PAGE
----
(020) 7242 5778

Wildy’s Book News

Book News cover photo

Vol 25 No 2 Feb/March 2020

Book of the Month

Cover of Lewin on Trusts

Lewin on Trusts

Price: £395.00

Wildy, Simmonds & Hill

Just Published

The Complete List...

Offers for Newly Called Barristers & Students

Special Discounts for Newly Called & Students

Read More ...

Secondhand & Out of Print

Browse Secondhand Online


Ad Hoc Arbitration in China

ISBN13: 9780815394501
Published: October 2018
Publisher: Routledge
Country of Publication: UK
Format: Hardback
Price: £120.00

Despatched in 4 to 6 days.

Also available as
+ £-7.50 VAT

Arbitration is the dominant method in the world for resolving international commercial disputes. As compared with institutional arbitration, ad hoc arbitration has many advantages that make it a preferred way to resolve commercial disputes on many occasions. The Arbitration Law of the People’s Republic of China, however, requires that parties appoint an arbitration institution in their arbitration agreement, otherwise an ad hoc arbitration agreement is invalid. This rule seems to preclude ad hoc arbitration under Chinese law, and threatens the validity of many arbitration agreements that are imperfectly drafted. Fortunately, however, this does not mean Chinese courts will never enforce an ad hoc arbitration agreement or an ad hoc arbitration award.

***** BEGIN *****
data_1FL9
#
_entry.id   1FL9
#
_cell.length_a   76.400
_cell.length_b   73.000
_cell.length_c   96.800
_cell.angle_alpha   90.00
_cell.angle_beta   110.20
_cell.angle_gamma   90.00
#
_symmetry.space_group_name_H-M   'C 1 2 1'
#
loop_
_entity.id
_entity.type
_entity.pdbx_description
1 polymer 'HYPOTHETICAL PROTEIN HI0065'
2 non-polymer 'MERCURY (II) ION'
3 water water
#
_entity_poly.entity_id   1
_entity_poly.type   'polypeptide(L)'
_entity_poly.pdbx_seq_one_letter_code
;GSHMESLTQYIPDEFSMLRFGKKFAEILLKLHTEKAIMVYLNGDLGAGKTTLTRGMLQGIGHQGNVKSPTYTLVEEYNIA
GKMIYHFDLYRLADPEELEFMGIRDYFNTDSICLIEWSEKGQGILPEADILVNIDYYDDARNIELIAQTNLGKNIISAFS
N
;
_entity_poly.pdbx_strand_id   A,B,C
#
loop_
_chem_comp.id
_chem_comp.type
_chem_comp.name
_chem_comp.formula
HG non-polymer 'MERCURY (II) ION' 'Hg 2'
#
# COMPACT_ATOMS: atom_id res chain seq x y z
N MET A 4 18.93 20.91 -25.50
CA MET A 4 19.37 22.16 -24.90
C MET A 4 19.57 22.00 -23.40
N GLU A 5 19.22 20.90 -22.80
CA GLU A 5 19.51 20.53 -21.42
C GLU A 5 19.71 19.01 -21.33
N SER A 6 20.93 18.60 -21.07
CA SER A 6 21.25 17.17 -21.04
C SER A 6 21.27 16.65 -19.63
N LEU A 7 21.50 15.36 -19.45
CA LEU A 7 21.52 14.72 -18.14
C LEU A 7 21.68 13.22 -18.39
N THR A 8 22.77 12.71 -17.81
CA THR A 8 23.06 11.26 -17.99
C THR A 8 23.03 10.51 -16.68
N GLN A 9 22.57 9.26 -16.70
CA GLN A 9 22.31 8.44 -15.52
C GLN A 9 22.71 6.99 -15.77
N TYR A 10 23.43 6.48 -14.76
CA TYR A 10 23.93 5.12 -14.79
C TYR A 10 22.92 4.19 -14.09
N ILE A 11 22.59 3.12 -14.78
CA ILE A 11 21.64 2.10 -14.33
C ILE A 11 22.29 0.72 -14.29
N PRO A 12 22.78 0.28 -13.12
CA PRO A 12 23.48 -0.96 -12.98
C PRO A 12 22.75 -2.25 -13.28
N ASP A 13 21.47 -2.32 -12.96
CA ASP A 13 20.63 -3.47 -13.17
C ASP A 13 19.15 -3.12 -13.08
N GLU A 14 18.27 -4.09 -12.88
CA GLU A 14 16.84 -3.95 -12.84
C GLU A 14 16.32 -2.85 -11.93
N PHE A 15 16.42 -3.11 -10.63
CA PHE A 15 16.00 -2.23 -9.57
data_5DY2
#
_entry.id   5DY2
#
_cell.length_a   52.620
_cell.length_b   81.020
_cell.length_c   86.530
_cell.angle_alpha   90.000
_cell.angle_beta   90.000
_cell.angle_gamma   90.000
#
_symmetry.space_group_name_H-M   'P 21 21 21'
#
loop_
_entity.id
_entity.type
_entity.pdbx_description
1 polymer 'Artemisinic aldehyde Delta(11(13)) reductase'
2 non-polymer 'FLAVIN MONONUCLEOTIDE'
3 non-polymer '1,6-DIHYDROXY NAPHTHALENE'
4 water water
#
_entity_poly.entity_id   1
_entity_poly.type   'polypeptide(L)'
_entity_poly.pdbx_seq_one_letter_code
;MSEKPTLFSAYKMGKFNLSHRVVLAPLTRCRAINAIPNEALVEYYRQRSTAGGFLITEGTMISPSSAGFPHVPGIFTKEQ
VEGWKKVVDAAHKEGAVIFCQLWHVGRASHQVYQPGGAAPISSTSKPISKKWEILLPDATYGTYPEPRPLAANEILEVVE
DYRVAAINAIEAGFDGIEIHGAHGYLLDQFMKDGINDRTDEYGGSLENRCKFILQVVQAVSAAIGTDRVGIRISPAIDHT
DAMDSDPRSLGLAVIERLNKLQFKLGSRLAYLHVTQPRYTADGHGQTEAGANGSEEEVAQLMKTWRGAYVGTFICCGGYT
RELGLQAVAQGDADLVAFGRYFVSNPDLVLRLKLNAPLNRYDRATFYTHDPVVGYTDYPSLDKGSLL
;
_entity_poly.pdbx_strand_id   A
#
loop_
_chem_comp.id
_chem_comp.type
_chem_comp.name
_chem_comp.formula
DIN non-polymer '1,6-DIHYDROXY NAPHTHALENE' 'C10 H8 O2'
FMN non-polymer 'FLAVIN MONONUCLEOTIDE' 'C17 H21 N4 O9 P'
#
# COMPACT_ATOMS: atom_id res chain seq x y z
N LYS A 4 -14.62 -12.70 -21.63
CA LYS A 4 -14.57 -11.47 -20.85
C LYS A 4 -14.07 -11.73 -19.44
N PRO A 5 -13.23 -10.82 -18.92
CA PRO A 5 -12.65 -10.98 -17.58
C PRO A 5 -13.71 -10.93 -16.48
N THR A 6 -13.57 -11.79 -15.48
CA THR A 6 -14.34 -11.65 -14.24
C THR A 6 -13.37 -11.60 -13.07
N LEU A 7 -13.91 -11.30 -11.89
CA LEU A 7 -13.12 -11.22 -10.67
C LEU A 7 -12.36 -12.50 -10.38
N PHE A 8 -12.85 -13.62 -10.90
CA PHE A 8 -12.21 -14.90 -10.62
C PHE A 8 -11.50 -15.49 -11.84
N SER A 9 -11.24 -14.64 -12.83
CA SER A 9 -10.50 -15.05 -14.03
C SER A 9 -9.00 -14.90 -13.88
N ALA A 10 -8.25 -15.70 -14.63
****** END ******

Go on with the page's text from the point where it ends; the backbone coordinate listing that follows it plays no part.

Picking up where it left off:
This book informs parties and practitioners of potential pitfalls related to ad hoc arbitration in China and offers practical guidance. It also conducts a comparative study of the history of arbitration in the western world and in China, to identify the reasons for this hostility to ad hoc arbitration, and calls for changes to this requirement under Chinese law.

Other Jurisdictions , China, Arbitration and Alternative Dispute Resolution
1: Introduction
2. History of Arbitration in The West and in China Compared
3. A Legal Transplant Perspective
4. Enforceability of Ad Hoc Arbitration Agreements in China
5. Enforceability of Ad Hoc Arbitration Awards in China
6. Making Ad Hoc Arbitration Work in China
7. Rethinking Chinese Law’s Preclusion of Ad Hoc Arbitration
8. Towards the Full Legitimization of Ad Hoc Arbitration
9. Conclusion